Scotswomen walking or fulling woollen cloth, singing a waulking song, 1772 (engraving made by Thomas Pennant on one of his tours).

Fulling, also known as tucking or walking (Scots: waukin, hence often spelled waulking in Scottish English), is a step in woollen clothmaking which involves the cleansing of woven cloth (particularly wool) to eliminate (lanoline) oils, dirt, and other impurities, and to make it shrink by friction and pressure. The work delivers a smooth, tightly finished fabric that is insulating and water repellent. Well known examples are duffel cloth, first produced in Flanders in the 14th century, and loden, produced in Austria from the 16th century on.

Waulking could be done with the hands and feet. In Medieval Europe, it was done in water-powered fulling mills. After the industrial revolution, coal and electric power were used.

Felting refers more generally to the interlocking of loose wool fibers; they need not be spun and woven first.

Process

Fulling involves two processes: scouring (cleaning) and milling (thickening). Removing the oils encourages felting, and the cloth is pounded to clean it and to encourage the fibers to felt, so in practice the processes overlap.

Scouring

Main article: scouring (textiles)

Urine was so important to the fulling business that it was taxed in Ancient Rome.[1] Stale urine, known as wash or lant, was a source of ammonium salts and assisted in cleansing and whitening the cloth and having its fibers intertwined.

By the medieval period, fuller's earth had been introduced for use in the process. This is a soft clay-like material occurring naturally as an impure hydrous aluminium silicate. Worked through the cloth, it absorbs oils and dirt. It was used in conjunction with wash. More recently, soap has been used.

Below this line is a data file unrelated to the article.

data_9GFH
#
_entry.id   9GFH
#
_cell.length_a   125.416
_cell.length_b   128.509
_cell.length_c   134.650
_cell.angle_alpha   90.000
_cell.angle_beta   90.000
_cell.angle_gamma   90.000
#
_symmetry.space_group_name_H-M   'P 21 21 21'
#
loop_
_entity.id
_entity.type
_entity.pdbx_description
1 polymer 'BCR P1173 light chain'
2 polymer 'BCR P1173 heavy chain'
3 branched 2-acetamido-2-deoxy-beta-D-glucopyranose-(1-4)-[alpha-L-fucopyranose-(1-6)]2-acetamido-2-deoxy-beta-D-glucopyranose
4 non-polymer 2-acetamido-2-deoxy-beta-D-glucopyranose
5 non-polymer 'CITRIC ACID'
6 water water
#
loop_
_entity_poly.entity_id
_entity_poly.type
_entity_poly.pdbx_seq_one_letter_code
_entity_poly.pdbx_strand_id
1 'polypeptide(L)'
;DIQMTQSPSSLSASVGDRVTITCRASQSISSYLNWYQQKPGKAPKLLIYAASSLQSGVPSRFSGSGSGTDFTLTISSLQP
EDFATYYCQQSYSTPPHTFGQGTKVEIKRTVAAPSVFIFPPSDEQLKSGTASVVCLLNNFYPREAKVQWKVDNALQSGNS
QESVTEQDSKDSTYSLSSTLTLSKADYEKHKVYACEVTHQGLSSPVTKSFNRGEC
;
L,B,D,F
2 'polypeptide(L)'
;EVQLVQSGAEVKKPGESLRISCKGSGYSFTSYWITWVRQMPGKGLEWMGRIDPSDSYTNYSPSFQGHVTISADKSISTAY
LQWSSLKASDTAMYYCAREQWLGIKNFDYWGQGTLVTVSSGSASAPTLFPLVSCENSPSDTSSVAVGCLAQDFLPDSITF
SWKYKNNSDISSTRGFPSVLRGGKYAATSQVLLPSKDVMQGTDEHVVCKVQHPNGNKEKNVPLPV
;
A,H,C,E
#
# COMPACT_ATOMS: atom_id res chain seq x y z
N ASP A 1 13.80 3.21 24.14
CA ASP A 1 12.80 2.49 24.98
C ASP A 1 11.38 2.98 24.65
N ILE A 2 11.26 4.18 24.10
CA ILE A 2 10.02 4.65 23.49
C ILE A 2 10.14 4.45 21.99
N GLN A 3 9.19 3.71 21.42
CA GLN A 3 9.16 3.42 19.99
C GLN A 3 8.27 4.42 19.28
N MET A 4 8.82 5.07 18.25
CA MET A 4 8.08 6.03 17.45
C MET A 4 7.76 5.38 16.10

Milling

The second function of fulling was to thicken cloth by matting the fibres together to give it strength and increase waterproofing (felting). This was vital in the case of woollens, made from carded wool, but not for worsted materials made from combed wool. After this stage, water was used to rinse out the foul-smelling liquor used during cleansing. Felting of wool occurs upon hammering or other mechanical agitation because the microscopic scales on the surface of wool fibres hook together, somewhat like hook and loop fixings.

Manual methods

Manual trampling, drawing after an Ancient Roman fresco in the Fullonica of Stephanus, Pompeii. A fullonica is a fullery and laundry shop.

Originally, fulling was carried out by the pounding of the woollen cloth with a club, or the fuller's feet or hands.

In Roman times, fulling was conducted by slaves working the cloth while ankle deep in tubs of human urine.[citation needed]

There are several Biblical references to fulling (2 Kings 18:17; Isaiah 7:3 and 36:2; Malachi 3:2; Mark 9:3). In addition to this, at least one reference appears in the speeches of Lysias, written in Athens during the 5th century BC.[2]